Berlusconi Resigns as Monti Prepares New Italian Government
Prime Minister Silvio Berlusconi resigned, paving the way for former European Union Competition Commissioner Mario Monti to form a government that can protect Italy from being overwhelmed by the region’s debt crisis.
Berlusconi presented his resignation to President Giorgio Napolitano after the parliament in Rome gave final approval to a plan to spur growth and tame the region’s second-biggest debt. Napolitano will consult with political parties tomorrow to seek support for Monti, 68, before offering him the post.
Berlusconi, 75, said on Nov. 8 that he would resign as soon as the budget measures were passed. Defections had left him without a majority in parliament, and Italy’s 10-year bond yield had surged to more than 7 percent, the level that prompted Greece, Ireland and Portugal to seek EU bailouts. His defense of charges that include bribery and paying for sex with a minor sapped his popularity at home and undercut his support abroad.
“We cannot imagine that without Berlusconi our problems are solved, but without Berlusconi we can start working on how to solve the problem,” Rocco Buttiglione, a member of the Union of Centrists, and a member of Berlusconi’s previous government, said today in Rome.
Italy’s 10-year bond yield jumped to a euro-era record 7.48 percent on Nov. 9, hours after Berlusconi’s government unraveled, driving the yield difference with German bonds to 575 basis points, more than twice the average for the year. Italy was forced to pay 6.087 percent on one-year bills at an auction on Nov. 10, the most in more than 14 years.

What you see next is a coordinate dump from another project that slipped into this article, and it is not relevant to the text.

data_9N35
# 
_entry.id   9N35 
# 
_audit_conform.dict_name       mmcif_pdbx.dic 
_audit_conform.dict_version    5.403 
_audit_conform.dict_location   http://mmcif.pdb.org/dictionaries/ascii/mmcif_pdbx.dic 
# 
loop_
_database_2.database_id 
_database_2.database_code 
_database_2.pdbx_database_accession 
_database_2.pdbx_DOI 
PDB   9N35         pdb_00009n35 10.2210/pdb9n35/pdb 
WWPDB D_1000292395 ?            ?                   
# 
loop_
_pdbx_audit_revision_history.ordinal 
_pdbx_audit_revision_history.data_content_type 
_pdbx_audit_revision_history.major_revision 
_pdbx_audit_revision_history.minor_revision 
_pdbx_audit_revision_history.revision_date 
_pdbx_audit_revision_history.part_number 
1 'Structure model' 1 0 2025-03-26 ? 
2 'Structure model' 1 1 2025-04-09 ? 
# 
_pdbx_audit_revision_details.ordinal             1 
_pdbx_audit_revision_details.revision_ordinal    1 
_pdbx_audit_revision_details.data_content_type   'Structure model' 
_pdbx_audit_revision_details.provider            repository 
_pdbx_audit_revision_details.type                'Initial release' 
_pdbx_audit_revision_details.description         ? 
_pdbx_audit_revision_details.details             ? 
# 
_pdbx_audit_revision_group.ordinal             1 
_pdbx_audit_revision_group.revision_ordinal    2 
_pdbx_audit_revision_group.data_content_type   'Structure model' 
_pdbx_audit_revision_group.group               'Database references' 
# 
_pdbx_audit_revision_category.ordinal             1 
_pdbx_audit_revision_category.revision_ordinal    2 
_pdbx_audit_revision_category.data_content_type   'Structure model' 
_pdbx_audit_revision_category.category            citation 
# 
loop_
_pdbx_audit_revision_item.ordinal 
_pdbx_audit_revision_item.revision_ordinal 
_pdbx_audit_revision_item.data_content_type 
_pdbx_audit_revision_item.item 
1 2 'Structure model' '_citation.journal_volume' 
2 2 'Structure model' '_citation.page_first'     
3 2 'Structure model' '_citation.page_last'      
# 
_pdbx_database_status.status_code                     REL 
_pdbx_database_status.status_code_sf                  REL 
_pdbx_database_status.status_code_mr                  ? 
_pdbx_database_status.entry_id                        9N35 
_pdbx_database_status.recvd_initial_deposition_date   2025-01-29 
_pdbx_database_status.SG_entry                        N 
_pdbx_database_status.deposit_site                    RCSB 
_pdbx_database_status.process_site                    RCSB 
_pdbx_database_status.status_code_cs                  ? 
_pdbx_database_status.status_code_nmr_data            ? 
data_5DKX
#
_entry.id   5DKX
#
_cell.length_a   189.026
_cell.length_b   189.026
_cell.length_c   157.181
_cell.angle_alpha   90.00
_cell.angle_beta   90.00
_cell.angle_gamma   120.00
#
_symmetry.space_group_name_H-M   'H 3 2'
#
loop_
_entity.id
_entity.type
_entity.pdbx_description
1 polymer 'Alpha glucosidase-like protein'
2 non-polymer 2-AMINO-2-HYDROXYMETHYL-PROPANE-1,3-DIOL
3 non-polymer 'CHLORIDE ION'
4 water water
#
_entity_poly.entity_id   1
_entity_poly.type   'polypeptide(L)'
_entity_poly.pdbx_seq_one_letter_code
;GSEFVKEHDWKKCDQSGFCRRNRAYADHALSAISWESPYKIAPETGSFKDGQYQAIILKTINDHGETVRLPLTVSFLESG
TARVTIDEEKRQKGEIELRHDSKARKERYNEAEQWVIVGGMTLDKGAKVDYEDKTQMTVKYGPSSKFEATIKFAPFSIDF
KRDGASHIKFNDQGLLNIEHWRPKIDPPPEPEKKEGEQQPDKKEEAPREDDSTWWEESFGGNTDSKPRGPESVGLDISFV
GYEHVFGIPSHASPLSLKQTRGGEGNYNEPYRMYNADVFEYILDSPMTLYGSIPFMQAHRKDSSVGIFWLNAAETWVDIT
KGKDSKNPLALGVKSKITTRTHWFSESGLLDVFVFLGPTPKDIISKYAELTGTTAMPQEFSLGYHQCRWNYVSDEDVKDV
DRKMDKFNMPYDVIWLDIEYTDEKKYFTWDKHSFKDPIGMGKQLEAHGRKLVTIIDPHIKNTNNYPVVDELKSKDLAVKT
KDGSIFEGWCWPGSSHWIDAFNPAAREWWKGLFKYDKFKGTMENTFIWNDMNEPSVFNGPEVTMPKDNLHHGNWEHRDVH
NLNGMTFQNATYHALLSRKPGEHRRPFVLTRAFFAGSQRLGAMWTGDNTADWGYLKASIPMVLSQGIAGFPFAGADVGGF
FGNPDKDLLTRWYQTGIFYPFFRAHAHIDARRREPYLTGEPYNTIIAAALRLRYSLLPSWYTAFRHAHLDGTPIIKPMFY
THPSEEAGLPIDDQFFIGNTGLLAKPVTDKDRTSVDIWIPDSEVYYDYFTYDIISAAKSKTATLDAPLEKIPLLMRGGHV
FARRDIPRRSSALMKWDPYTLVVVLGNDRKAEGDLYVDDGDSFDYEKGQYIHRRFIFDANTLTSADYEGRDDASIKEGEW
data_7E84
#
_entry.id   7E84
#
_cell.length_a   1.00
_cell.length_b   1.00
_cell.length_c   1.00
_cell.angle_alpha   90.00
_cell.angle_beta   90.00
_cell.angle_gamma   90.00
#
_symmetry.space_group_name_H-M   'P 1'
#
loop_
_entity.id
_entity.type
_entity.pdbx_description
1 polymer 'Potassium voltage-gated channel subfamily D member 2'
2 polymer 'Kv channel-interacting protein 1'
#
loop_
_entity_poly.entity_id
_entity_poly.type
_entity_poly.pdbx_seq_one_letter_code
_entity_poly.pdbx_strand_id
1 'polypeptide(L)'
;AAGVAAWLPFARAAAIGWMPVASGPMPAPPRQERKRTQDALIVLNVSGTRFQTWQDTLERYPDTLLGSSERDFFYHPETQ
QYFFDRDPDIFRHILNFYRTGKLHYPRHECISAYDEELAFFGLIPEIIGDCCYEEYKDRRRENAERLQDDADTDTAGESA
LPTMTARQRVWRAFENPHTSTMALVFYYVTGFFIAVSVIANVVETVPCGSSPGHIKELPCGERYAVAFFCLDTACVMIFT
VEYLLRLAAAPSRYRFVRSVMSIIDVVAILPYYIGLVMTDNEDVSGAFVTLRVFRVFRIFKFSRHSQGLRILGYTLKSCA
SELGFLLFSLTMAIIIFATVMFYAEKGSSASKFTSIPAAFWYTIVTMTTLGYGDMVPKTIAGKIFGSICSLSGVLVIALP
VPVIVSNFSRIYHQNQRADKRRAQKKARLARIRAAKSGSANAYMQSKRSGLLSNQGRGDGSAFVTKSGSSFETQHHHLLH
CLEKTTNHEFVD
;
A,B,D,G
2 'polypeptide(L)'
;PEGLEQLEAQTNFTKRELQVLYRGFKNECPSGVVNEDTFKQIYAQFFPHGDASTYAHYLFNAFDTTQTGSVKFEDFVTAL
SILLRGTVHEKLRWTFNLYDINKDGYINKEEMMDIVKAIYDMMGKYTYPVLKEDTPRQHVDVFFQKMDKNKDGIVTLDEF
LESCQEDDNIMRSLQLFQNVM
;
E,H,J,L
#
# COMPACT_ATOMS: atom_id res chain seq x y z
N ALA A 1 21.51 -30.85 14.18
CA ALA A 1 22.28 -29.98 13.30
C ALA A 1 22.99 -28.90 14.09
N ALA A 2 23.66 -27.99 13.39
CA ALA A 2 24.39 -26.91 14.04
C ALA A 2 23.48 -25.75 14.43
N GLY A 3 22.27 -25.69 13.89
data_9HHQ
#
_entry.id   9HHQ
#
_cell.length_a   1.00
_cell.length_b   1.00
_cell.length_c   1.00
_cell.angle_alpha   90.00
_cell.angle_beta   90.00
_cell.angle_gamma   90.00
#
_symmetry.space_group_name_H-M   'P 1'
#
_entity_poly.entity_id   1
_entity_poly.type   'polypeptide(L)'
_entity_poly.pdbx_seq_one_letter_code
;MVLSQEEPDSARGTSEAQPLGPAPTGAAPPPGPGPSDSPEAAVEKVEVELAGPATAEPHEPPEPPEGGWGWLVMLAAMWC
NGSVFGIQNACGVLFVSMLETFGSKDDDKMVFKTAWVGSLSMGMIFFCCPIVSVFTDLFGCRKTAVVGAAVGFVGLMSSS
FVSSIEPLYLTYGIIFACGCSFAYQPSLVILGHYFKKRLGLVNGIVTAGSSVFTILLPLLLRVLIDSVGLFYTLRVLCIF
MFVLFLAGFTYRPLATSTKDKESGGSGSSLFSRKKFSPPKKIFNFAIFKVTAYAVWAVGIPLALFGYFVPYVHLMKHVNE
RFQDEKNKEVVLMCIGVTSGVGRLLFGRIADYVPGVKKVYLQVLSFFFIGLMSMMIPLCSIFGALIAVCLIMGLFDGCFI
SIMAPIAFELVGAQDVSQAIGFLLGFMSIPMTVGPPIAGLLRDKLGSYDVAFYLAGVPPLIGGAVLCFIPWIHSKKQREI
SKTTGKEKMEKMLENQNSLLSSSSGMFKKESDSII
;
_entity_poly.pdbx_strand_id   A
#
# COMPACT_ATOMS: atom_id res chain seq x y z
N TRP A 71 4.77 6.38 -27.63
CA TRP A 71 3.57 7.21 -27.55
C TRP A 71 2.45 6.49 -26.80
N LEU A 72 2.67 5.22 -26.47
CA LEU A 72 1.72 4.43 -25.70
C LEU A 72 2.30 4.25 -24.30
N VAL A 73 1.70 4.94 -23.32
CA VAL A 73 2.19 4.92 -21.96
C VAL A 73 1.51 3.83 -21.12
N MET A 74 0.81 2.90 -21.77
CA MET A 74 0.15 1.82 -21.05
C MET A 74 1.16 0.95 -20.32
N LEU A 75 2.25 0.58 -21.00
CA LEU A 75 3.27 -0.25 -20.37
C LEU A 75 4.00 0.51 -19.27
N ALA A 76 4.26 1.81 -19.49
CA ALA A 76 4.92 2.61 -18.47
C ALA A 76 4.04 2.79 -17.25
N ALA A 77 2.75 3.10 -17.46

As support for a Monti government built, yields narrowed more than 100 basis points on the final two trading days of the week, and the FTSE MIB stock index closed up 3.7 percent, on Nov. 11, the biggest gain of any European benchmark.
Berlusconi has dominated Italian politics for almost two decades and is Italy’s longest serving prime minister since the Second World War. He won three elections and governed for more than half the 17 years since he entered politics in 1994.
Thousands of Italians gathered outside the presidential palace to witness Berlusconi’s final minutes in office. Many yelled “buffoon, buffoon” as he drove to the president’s residence. Celebrations broke out, with people waving Italian flags and dancing in a conga line upon his departure.
Berlusconi’s fall comes one day after Greek Prime Minister George Papandreou resigned to force a coalition government with broader support to implement austerity measures. The changes of governments in Italy and Greece were “positive,” U.S. President Barack Obama said in Honolulu today.
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